What makes Gary stand apart from other tech moguls is his brash Jersey candor, peppered with half a dozen f-bombs per sentence. That, and his love for the game. He started his entrepreneurial journey as a kid by scaling a single lemonade stand into a neighborhood franchise, and simply never stopped selling. This now multi-millionaire continues to go garage-saling just for the thrill of finding an undervalued collectible that he can flip on eBay. For as long as I’ve been following him, he’s been obsessed with baseball cards and other collectibles simply because he loves the concept of their exchangeable cultural value. He also seems to equally love sharing his experiences and insights with as many people as possible to the point of having a full-time employee follow him throughout the day, solely for the purpose of his social media content.

For Gary, the birth of NFTs felt like a culmination of this life’s work. This is Jordon’s first championship game or Jobs willing the iPhone into existence. This isn’t about the art, it’s about the entire promise of what these NFT projects could be. For starters, for the last several years, Gary has been planning the mother of all business conventions. The next SXSW. The Coachella for entrepreneurs and digital marketers. But instead of selling tickets, the ownership of one of his NFTs will serve as admission for the first three years of VeeCon. Gary did 268 of these Sharpie doodles, many created in the spirit of his core business values like Accountable Ant, Brave Bison, and Empathy Elf. Each of these characters has a varying number of copies, like the 17 copies of the one frog I purchased, with the complete number of tokens (varying numbers of copies of the 268 characters) at 10,255.

But wait, there’s more. While every one of these 10,255 tokens will grant one person access to VeeCon for three years, many of the tokens with fewer copies provide additional experiences. Brunch Bear will also grant you two 90-minute brunches with Gary over the next two years. As of this writing, that will set you back 10 ETH, or $40,000 USD at today’s price. Then there’s Basketball Butterfly, Video Game Vulture, Garage Sale Yale — you get the picture. He’ll also be sending six mystery gifts over the next six years to the 555 holders of the Gift Goat NFTs. As all the pieces of this project come together, some people might think it sounds like a hustle. But for anyone who has followed his work, it becomes very evident that the project was designed with his audience in mind. He spent months talking about NFTs nonstop, educating as many people as he could reach about how this was going to change everything. Weeks before the release, he begged his followers to get at least 1 Ethereum coin into a non-custodial wallet, because he “had something huge coming.” This project is going to be a masterclass in overdelivering. That might come by the way of how spectacular the event will be, the surprise gifts that get sent out, or perhaps by means of the sheer increase in value realized by the holders of these NFTs. Whatever it ends up looking like, my feeling is that he would personally go to zero before letting down anyone in his audience with this project. This is his legacy.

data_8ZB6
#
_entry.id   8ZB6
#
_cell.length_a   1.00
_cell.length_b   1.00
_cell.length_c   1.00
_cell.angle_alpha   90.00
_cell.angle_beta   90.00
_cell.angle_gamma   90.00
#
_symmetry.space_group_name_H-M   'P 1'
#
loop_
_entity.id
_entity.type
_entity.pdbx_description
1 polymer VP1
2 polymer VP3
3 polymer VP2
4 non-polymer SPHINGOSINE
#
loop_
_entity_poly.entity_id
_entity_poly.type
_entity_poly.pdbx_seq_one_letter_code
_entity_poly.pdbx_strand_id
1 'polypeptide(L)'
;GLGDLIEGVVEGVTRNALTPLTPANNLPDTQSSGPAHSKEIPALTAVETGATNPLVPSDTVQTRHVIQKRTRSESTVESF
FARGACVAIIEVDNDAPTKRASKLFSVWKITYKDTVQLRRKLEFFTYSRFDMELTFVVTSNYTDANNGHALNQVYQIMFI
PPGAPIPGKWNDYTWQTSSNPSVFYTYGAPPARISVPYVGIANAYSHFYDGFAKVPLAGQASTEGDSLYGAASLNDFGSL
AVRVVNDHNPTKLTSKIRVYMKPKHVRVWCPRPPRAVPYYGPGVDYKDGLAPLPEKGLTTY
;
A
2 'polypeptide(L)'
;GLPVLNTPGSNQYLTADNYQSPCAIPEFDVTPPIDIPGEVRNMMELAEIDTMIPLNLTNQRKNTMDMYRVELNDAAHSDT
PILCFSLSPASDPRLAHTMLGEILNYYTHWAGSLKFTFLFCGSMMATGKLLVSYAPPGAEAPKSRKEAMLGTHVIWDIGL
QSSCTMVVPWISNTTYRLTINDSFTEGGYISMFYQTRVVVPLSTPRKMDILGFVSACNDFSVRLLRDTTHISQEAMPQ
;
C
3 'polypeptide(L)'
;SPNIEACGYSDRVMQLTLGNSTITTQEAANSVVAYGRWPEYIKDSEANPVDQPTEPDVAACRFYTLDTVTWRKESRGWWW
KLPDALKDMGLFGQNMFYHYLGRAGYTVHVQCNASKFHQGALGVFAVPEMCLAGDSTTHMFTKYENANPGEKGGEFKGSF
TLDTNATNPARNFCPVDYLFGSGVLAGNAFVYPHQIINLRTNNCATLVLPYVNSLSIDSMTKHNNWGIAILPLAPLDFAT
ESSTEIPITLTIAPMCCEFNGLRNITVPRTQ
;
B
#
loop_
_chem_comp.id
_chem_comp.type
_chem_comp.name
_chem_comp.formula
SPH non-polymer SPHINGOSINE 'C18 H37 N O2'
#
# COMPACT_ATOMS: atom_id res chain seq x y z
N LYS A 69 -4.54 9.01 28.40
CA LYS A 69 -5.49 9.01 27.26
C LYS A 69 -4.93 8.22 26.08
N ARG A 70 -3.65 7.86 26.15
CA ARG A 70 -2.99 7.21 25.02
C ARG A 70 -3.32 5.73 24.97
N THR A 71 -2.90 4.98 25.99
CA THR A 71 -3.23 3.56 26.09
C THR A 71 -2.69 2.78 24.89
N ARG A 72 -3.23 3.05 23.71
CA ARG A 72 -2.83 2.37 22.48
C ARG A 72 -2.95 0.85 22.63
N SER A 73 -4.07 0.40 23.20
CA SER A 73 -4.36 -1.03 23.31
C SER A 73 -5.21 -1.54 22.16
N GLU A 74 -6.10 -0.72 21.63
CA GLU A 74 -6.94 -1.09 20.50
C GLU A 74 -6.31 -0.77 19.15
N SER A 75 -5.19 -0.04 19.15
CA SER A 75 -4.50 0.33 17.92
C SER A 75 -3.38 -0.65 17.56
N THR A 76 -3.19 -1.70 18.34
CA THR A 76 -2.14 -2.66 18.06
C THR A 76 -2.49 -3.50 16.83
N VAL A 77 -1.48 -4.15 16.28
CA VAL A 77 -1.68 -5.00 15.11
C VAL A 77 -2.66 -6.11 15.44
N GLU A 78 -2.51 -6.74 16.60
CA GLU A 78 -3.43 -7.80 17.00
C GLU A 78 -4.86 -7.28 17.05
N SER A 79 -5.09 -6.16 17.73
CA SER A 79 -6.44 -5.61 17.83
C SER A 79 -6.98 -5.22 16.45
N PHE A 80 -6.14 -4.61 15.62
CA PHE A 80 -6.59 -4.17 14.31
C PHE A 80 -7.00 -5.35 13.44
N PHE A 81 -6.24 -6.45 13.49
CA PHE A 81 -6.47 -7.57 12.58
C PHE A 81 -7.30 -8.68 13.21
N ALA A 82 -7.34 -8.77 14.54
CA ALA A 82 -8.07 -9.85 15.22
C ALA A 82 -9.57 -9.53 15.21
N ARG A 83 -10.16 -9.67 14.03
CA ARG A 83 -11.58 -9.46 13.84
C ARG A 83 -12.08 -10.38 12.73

This post was written to inform while also being completely transparent with my intention around this purchase. Here is my line of thinking: